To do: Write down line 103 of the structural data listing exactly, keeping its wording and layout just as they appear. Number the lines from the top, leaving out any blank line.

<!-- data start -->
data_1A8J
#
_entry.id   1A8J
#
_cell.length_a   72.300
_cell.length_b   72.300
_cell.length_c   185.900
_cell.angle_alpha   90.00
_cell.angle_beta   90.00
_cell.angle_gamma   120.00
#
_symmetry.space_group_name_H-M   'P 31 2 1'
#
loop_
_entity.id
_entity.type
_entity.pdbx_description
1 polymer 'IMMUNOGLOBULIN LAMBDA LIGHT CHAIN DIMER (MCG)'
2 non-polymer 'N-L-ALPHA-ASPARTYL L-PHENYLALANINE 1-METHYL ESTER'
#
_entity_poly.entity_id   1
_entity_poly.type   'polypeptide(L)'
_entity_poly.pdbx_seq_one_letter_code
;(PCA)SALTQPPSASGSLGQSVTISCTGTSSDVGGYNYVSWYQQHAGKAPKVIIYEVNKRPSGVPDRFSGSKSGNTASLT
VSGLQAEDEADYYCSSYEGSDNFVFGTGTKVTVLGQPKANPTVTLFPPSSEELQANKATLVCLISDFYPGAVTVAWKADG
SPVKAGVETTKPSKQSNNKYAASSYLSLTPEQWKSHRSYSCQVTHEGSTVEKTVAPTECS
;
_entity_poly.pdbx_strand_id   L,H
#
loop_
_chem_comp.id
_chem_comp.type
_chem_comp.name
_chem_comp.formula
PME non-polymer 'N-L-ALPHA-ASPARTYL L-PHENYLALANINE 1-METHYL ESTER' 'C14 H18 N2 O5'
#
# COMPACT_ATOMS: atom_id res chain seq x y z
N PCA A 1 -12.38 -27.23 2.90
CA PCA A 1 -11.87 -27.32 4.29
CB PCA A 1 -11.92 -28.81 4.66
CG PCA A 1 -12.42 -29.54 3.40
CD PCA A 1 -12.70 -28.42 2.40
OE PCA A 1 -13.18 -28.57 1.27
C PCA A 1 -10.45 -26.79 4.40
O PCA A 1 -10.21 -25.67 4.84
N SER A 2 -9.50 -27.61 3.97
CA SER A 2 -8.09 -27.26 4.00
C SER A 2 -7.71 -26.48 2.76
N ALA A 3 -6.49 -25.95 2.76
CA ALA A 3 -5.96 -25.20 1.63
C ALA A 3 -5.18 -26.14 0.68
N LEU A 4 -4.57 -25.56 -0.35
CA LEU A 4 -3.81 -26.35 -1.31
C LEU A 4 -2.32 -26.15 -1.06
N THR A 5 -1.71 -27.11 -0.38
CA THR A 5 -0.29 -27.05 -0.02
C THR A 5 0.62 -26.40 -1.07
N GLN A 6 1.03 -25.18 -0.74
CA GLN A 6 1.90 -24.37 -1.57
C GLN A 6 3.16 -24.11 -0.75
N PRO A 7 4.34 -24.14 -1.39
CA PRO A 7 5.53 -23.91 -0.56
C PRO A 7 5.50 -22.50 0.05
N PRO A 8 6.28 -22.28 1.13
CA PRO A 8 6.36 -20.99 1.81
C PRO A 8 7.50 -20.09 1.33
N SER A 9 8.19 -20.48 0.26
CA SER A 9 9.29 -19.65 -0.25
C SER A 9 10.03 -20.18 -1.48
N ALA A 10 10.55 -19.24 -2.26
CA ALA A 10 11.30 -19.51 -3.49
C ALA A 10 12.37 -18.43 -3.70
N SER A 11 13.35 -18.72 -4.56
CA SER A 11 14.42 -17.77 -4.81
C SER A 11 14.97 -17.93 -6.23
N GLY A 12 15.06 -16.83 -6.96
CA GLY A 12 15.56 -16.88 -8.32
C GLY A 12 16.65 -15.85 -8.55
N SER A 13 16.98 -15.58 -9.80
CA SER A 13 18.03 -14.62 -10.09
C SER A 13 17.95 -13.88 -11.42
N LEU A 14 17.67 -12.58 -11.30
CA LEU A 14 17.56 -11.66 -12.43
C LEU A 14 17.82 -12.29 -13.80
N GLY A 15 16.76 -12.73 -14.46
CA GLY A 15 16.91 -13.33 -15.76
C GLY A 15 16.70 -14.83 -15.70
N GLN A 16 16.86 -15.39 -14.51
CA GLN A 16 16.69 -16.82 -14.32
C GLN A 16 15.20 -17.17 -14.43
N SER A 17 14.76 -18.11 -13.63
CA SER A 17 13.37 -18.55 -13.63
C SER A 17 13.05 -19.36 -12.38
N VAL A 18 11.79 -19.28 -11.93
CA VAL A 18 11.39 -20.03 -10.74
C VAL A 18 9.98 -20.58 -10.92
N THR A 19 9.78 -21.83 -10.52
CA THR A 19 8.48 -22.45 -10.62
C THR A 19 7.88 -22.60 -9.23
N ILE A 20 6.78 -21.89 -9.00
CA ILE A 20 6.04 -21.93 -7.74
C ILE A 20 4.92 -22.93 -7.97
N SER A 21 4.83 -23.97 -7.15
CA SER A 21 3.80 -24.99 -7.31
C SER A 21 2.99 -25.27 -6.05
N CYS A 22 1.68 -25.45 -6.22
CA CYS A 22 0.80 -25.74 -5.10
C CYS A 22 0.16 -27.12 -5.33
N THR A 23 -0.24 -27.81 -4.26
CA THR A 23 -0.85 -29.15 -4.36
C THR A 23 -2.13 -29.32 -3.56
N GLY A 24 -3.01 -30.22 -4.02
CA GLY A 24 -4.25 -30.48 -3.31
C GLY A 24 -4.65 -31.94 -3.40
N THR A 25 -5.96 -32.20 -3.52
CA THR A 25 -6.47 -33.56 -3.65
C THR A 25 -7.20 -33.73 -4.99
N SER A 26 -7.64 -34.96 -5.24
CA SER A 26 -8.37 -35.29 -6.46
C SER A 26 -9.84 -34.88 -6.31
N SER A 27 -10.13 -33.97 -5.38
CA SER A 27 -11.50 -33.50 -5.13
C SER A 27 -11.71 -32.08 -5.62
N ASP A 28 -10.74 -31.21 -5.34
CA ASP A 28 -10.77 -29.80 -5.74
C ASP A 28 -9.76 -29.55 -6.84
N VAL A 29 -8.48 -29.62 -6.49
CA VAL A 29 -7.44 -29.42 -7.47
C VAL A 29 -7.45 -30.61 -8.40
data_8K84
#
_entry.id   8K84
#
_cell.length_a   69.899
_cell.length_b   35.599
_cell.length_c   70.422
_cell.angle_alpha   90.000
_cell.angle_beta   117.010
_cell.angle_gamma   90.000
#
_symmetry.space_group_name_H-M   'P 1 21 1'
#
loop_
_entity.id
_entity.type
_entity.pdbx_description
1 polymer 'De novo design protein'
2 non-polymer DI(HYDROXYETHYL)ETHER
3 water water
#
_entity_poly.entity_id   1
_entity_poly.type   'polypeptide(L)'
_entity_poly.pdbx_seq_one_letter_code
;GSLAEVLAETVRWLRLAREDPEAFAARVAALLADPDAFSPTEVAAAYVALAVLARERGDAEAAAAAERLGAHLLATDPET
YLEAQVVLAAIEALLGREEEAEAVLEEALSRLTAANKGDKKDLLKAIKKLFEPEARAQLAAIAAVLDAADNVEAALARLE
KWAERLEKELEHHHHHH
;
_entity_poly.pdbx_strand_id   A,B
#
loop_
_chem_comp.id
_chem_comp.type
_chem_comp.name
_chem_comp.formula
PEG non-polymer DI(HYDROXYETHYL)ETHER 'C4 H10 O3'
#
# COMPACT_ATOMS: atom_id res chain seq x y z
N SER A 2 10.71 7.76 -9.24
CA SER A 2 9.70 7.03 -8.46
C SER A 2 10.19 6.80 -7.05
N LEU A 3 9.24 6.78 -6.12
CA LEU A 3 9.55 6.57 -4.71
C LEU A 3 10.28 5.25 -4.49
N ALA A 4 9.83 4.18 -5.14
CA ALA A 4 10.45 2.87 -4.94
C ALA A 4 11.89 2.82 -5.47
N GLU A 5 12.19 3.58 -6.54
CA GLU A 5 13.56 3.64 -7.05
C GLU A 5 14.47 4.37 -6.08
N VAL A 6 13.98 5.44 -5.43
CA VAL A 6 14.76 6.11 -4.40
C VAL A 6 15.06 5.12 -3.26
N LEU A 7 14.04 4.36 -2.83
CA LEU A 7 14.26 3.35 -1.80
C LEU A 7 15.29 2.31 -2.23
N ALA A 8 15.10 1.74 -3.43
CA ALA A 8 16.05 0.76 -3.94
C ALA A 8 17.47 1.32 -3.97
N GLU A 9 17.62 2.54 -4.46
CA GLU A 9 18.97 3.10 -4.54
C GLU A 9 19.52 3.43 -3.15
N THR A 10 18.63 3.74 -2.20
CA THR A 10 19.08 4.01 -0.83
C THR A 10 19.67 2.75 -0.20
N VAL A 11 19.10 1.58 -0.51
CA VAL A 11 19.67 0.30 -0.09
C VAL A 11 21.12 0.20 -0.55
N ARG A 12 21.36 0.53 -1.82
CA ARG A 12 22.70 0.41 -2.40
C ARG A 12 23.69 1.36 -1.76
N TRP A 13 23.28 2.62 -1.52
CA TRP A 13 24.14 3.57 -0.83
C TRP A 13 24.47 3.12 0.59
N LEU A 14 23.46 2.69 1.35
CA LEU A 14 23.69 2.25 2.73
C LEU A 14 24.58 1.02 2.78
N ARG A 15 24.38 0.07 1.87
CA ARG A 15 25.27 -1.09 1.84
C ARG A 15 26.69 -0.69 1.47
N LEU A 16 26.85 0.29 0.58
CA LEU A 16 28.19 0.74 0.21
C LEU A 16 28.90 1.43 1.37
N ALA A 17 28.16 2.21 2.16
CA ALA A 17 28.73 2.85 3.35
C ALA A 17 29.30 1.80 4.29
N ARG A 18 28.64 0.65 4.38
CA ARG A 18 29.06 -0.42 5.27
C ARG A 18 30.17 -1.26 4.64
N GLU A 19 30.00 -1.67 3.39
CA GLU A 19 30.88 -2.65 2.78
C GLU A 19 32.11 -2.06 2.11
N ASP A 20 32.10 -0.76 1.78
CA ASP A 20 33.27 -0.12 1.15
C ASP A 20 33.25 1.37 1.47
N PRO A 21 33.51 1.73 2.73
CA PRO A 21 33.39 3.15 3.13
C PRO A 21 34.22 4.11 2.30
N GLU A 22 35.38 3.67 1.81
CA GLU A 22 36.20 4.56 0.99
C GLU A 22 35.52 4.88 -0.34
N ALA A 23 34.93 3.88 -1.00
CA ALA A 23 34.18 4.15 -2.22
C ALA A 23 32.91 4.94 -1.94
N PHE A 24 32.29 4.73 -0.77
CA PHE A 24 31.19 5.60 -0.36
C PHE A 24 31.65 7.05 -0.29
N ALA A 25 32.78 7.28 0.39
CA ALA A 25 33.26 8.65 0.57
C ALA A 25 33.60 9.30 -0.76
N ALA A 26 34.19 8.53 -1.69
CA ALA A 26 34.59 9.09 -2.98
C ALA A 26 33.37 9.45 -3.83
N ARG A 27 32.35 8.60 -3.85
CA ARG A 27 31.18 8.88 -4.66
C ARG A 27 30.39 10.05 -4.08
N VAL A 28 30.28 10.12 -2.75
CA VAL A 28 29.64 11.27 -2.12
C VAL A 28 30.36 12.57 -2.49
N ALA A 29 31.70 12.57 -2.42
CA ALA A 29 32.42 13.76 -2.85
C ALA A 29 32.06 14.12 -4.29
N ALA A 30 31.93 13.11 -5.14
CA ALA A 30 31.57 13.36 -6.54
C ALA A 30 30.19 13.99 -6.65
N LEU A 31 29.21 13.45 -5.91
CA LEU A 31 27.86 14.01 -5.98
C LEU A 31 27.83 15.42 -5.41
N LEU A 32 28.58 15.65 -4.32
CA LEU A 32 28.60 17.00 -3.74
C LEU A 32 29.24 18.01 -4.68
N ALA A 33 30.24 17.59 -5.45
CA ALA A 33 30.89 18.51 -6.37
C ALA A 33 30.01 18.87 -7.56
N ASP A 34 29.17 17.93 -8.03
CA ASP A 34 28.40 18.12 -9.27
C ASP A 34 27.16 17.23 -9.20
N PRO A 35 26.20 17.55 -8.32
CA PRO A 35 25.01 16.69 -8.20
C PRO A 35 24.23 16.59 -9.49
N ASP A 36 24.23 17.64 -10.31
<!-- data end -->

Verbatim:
N SER A 21 4.83 -23.97 -7.15